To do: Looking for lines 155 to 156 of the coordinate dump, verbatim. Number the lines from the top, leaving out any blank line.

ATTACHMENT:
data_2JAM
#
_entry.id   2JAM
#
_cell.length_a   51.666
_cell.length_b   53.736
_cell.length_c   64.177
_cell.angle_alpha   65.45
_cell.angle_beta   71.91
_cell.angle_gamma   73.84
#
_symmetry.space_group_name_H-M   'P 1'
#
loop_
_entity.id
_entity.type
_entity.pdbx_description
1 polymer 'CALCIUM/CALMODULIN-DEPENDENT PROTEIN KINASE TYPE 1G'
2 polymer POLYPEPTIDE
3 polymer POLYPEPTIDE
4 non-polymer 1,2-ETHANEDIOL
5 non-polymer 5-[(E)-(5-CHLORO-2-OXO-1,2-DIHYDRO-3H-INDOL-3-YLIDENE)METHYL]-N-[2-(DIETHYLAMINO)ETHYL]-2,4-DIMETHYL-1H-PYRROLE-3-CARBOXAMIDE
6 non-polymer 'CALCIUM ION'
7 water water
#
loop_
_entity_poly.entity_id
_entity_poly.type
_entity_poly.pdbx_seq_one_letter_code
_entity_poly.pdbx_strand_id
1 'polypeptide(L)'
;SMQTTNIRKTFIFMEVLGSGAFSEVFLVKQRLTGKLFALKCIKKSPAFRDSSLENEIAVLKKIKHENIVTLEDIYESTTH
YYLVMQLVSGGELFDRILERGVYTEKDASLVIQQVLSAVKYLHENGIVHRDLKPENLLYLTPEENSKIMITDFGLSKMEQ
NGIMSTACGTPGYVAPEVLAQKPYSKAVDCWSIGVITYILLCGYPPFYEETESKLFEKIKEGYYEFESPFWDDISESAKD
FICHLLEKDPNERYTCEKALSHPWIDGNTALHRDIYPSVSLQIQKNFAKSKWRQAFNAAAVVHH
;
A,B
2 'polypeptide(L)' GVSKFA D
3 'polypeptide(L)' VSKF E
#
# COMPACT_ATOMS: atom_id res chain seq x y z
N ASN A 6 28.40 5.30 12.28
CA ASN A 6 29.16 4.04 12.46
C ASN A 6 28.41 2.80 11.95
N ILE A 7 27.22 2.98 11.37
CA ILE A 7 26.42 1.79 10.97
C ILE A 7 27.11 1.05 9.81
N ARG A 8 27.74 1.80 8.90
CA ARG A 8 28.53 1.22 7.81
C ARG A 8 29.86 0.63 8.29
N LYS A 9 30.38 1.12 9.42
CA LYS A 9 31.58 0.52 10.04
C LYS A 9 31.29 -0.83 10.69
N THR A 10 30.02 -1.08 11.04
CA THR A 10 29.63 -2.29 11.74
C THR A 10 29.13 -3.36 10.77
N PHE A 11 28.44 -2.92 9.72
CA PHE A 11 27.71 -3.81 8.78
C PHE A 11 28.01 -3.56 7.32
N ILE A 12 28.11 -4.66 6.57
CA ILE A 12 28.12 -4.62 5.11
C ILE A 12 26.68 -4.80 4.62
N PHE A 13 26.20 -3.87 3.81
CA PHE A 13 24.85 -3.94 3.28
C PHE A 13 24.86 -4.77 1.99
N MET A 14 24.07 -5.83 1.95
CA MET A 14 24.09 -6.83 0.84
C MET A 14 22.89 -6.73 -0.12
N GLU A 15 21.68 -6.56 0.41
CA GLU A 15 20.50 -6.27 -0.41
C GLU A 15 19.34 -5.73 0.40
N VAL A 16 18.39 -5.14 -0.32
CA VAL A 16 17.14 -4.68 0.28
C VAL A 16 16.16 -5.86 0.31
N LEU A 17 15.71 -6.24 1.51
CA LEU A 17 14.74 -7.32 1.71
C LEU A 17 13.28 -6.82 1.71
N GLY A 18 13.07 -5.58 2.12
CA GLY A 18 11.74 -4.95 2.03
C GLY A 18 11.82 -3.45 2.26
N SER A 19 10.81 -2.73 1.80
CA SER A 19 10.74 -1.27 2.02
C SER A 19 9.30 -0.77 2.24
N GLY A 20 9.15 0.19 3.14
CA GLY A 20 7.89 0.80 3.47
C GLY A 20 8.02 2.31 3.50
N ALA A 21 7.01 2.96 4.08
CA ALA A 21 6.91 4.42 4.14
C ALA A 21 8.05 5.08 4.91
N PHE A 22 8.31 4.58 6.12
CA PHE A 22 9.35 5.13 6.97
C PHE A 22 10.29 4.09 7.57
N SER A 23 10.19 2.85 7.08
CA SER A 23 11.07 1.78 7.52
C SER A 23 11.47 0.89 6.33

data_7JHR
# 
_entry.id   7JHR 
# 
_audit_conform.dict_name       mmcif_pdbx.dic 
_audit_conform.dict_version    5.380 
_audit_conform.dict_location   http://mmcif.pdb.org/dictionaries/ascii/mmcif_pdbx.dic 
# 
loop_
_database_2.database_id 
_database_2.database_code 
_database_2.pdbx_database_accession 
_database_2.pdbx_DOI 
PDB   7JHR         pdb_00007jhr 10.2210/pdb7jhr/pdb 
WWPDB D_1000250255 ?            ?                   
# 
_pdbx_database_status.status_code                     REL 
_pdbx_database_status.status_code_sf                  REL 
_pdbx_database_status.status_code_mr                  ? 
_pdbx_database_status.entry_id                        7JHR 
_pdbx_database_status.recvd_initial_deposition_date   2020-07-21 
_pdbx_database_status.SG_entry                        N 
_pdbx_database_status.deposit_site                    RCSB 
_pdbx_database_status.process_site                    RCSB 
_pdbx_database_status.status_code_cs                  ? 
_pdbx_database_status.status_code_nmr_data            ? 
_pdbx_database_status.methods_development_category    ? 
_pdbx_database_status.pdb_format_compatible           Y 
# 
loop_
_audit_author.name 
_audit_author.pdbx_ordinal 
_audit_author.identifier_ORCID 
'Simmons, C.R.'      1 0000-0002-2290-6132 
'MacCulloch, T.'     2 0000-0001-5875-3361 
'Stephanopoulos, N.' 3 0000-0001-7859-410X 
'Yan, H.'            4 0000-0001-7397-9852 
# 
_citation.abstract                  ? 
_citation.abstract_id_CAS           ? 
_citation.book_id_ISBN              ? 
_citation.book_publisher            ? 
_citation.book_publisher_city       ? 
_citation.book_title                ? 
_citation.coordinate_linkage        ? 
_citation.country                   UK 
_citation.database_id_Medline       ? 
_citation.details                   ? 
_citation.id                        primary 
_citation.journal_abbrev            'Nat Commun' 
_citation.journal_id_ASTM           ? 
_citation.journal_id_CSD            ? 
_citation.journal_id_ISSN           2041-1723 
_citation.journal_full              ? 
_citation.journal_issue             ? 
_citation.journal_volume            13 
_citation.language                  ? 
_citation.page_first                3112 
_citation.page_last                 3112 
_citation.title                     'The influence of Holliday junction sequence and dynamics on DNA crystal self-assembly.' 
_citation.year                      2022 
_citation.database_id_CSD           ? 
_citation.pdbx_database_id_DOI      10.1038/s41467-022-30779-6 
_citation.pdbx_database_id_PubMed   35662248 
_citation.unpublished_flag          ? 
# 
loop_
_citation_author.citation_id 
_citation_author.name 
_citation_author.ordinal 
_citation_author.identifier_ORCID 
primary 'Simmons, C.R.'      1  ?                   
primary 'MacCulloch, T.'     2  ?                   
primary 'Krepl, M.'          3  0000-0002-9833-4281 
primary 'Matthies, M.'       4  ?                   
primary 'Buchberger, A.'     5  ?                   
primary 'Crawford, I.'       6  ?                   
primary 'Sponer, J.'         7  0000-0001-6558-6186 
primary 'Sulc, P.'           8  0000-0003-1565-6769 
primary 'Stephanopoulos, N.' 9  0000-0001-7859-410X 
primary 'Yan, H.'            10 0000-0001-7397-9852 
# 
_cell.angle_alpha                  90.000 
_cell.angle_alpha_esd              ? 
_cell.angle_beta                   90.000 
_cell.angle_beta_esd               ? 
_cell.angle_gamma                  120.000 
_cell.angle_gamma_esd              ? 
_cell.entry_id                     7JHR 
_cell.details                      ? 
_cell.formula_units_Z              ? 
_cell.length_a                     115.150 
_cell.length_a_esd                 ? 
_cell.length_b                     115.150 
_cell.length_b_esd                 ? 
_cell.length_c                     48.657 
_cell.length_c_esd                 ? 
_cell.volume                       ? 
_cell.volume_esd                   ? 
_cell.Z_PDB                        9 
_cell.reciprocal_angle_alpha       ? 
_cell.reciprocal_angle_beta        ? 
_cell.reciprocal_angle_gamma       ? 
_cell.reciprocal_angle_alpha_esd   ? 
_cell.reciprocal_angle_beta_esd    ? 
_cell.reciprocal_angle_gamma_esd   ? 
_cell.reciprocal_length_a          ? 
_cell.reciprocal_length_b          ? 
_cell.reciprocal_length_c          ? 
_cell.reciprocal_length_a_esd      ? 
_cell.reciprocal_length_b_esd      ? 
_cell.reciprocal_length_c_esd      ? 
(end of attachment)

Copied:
_citation.title                     'The influence of Holliday junction sequence and dynamics on DNA crystal self-assembly.' 
_citation.year                      2022 